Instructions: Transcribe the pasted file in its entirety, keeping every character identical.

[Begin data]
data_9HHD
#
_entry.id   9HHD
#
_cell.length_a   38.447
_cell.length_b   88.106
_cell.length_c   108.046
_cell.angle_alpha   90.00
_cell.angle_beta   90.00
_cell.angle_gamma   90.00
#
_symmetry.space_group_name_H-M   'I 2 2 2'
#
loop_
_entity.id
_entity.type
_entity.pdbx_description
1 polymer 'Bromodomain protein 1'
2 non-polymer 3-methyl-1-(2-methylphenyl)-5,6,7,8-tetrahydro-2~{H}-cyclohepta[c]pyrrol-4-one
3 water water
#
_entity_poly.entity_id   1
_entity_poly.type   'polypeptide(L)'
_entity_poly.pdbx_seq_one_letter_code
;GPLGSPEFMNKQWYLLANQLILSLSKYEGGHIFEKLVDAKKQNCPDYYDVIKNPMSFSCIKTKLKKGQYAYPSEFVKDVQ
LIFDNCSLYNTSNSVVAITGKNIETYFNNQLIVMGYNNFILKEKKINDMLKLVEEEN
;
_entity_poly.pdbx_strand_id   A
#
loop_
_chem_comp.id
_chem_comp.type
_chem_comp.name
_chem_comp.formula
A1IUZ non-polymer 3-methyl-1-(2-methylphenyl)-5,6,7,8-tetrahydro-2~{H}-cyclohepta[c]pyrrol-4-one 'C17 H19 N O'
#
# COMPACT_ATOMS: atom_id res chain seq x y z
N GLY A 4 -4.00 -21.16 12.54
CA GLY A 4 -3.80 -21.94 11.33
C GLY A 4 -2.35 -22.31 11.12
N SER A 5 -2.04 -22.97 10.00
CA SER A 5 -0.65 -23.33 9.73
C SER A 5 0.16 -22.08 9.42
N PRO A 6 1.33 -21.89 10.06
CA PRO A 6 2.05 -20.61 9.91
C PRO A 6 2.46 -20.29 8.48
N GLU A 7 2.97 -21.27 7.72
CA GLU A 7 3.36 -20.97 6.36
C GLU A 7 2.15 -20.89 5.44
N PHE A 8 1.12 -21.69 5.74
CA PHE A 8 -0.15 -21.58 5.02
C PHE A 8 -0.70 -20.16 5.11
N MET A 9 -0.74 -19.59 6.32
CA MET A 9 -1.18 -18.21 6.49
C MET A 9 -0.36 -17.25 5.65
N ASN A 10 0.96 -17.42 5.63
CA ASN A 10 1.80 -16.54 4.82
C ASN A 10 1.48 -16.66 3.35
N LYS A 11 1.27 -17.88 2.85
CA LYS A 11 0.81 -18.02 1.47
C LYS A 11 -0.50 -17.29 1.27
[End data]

data_9HHD
#
_entry.id   9HHD
#
_cell.length_a   38.447
_cell.length_b   88.106
_cell.length_c   108.046
_cell.angle_alpha   90.00
_cell.angle_beta   90.00
_cell.angle_gamma   90.00
#
_symmetry.space_group_name_H-M   'I 2 2 2'
#
loop_
_entity.id
_entity.type
_entity.pdbx_description
1 polymer 'Bromodomain protein 1'
2 non-polymer 3-methyl-1-(2-methylphenyl)-5,6,7,8-tetrahydro-2~{H}-cyclohepta[c]pyrrol-4-one
3 water water
#
_entity_poly.entity_id   1
_entity_poly.type   'polypeptide(L)'
_entity_poly.pdbx_seq_one_letter_code
;GPLGSPEFMNKQWYLLANQLILSLSKYEGGHIFEKLVDAKKQNCPDYYDVIKNPMSFSCIKTKLKKGQYAYPSEFVKDVQ
LIFDNCSLYNTSNSVVAITGKNIETYFNNQLIVMGYNNFILKEKKINDMLKLVEEEN
;
_entity_poly.pdbx_strand_id   A
#
loop_
_chem_comp.id
_chem_comp.type
_chem_comp.name
_chem_comp.formula
A1IUZ non-polymer 3-methyl-1-(2-methylphenyl)-5,6,7,8-tetrahydro-2~{H}-cyclohepta[c]pyrrol-4-one 'C17 H19 N O'
#
# COMPACT_ATOMS: atom_id res chain seq x y z
N GLY A 4 -4.00 -21.16 12.54
CA GLY A 4 -3.80 -21.94 11.33
C GLY A 4 -2.35 -22.31 11.12
N SER A 5 -2.04 -22.97 10.00
CA SER A 5 -0.65 -23.33 9.73
C SER A 5 0.16 -22.08 9.42
N PRO A 6 1.33 -21.89 10.06
CA PRO A 6 2.05 -20.61 9.91
C PRO A 6 2.46 -20.29 8.48
N GLU A 7 2.97 -21.27 7.72
CA GLU A 7 3.36 -20.97 6.36
C GLU A 7 2.15 -20.89 5.44
N PHE A 8 1.12 -21.69 5.74
CA PHE A 8 -0.15 -21.58 5.02
C PHE A 8 -0.70 -20.16 5.11
N MET A 9 -0.74 -19.59 6.32
CA MET A 9 -1.18 -18.21 6.49
C MET A 9 -0.36 -17.25 5.65
N ASN A 10 0.96 -17.42 5.63
CA ASN A 10 1.80 -16.54 4.82
C ASN A 10 1.48 -16.66 3.35
N LYS A 11 1.27 -17.88 2.85
CA LYS A 11 0.81 -18.02 1.47
C LYS A 11 -0.50 -17.29 1.27